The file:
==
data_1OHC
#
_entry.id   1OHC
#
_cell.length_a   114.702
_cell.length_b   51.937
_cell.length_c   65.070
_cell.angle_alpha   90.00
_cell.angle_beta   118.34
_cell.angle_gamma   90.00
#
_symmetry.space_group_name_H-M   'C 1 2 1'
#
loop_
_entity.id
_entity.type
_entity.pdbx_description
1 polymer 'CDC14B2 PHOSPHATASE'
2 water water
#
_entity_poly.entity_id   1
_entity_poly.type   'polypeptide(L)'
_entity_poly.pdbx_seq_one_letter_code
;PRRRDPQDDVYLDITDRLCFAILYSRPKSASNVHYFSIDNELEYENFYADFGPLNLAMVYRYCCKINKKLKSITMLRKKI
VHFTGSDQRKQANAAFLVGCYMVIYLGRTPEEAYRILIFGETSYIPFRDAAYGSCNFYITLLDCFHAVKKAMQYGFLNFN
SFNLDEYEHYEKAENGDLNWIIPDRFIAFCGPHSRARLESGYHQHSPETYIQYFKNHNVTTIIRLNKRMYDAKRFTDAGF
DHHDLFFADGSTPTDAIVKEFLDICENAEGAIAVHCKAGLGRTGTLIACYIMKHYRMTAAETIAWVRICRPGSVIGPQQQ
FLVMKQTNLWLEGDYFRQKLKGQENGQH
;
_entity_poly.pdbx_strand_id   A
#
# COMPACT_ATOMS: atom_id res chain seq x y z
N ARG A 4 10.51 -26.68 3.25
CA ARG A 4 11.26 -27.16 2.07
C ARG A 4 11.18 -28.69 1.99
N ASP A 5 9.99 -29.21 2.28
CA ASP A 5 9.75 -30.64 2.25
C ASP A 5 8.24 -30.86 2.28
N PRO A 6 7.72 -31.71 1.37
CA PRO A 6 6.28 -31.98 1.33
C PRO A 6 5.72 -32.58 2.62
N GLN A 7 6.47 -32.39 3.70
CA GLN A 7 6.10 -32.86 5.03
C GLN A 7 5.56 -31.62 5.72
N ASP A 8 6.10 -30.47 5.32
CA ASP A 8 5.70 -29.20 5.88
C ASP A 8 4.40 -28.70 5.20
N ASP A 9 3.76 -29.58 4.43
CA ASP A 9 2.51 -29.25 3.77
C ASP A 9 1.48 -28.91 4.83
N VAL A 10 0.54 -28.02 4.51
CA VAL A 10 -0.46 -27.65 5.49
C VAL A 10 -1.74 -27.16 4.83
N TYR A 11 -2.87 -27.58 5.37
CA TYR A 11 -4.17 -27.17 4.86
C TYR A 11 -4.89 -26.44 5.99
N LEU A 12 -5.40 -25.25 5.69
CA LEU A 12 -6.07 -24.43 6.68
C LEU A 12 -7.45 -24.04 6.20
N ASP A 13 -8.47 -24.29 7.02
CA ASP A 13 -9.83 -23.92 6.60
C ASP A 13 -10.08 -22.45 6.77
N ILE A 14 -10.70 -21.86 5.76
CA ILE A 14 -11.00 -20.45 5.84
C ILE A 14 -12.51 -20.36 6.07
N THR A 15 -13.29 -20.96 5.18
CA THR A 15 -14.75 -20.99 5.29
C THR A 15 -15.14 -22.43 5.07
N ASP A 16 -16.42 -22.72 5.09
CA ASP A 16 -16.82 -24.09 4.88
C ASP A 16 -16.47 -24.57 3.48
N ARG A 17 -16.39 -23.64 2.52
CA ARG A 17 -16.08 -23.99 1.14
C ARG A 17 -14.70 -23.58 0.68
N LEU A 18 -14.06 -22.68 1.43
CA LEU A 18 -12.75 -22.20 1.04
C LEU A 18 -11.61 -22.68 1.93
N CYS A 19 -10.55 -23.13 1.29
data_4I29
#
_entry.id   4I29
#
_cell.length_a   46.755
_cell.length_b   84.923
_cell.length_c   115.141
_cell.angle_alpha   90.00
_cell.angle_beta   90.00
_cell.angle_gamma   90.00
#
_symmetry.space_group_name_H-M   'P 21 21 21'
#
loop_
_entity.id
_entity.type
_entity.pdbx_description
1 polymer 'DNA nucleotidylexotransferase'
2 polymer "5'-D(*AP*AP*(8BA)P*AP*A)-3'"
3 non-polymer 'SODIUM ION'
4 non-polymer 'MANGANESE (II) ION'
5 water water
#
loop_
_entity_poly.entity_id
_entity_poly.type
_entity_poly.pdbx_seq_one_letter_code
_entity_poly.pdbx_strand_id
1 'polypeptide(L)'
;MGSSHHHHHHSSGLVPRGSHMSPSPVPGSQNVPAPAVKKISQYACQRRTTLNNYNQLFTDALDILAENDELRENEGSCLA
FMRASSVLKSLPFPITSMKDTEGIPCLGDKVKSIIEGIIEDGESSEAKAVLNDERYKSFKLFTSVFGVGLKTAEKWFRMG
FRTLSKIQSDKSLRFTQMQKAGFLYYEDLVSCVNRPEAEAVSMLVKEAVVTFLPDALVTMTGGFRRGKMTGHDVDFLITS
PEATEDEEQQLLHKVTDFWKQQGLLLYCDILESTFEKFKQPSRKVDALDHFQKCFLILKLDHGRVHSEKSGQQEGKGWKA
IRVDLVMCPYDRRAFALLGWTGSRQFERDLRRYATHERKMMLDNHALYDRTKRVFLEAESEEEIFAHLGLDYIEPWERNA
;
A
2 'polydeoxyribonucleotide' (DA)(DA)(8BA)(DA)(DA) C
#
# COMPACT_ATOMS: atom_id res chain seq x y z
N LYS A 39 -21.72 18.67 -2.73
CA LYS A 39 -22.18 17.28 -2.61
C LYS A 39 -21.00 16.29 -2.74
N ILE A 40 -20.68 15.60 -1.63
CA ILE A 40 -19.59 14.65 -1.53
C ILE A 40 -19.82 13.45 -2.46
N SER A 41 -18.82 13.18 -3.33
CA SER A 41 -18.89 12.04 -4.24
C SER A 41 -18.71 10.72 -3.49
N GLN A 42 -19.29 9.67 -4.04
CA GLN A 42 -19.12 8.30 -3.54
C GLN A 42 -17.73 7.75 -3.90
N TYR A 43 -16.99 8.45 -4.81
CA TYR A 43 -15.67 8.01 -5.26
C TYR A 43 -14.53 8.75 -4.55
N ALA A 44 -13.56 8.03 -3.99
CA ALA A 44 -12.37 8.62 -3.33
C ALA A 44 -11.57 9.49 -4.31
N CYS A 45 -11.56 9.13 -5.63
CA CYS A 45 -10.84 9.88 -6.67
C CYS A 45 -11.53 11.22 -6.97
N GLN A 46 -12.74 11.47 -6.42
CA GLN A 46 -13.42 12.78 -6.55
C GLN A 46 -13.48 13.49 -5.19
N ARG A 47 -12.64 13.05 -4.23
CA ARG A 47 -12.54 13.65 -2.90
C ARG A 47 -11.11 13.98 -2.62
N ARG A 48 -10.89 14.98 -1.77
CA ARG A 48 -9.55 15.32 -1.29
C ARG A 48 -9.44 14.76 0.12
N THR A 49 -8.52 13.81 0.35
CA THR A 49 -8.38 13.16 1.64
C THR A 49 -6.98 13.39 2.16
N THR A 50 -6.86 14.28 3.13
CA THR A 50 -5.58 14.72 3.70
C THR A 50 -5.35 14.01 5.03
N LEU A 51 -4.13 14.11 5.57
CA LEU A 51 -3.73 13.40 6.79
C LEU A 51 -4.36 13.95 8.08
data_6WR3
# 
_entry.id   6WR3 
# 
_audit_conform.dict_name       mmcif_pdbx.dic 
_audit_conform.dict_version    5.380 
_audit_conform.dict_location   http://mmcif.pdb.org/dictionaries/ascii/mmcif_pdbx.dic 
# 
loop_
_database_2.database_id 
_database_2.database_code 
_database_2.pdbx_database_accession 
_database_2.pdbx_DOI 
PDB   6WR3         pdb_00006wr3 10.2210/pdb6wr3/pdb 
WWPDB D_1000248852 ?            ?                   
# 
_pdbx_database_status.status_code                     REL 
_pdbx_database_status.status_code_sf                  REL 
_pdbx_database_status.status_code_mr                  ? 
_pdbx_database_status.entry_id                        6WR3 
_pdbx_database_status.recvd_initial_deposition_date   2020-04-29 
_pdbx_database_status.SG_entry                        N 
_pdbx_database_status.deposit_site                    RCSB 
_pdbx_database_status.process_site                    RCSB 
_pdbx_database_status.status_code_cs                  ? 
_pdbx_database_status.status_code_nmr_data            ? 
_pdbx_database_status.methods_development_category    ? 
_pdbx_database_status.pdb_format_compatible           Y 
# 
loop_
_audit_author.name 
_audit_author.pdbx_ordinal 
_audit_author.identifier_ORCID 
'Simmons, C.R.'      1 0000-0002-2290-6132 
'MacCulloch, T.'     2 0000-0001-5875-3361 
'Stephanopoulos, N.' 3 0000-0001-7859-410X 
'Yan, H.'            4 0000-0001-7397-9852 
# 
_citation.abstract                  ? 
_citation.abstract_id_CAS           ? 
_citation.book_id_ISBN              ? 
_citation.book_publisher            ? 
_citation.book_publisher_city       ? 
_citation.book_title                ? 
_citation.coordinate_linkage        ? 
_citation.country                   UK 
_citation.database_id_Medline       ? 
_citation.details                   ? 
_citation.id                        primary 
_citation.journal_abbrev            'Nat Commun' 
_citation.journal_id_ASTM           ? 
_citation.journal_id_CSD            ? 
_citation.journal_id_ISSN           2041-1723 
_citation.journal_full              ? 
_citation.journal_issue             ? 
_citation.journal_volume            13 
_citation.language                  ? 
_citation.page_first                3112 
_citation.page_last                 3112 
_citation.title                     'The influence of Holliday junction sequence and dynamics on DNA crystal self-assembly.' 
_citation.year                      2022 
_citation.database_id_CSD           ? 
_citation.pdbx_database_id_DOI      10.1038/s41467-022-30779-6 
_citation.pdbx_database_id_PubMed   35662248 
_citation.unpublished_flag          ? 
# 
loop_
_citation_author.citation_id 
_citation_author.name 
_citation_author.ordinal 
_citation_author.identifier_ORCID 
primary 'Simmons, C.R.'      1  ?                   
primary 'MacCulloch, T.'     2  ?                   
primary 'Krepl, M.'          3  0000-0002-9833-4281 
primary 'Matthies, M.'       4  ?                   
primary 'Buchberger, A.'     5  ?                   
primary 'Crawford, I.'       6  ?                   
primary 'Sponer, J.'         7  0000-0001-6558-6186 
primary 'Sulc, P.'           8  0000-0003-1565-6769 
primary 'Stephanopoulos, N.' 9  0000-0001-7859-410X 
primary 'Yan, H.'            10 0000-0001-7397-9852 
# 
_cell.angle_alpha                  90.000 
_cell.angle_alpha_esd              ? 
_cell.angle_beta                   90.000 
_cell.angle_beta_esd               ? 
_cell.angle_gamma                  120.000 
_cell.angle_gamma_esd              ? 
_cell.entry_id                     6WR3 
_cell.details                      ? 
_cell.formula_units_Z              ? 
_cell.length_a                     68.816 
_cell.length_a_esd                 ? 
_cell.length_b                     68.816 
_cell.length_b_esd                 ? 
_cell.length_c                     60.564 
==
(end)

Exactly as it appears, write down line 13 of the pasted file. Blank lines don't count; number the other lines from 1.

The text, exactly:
#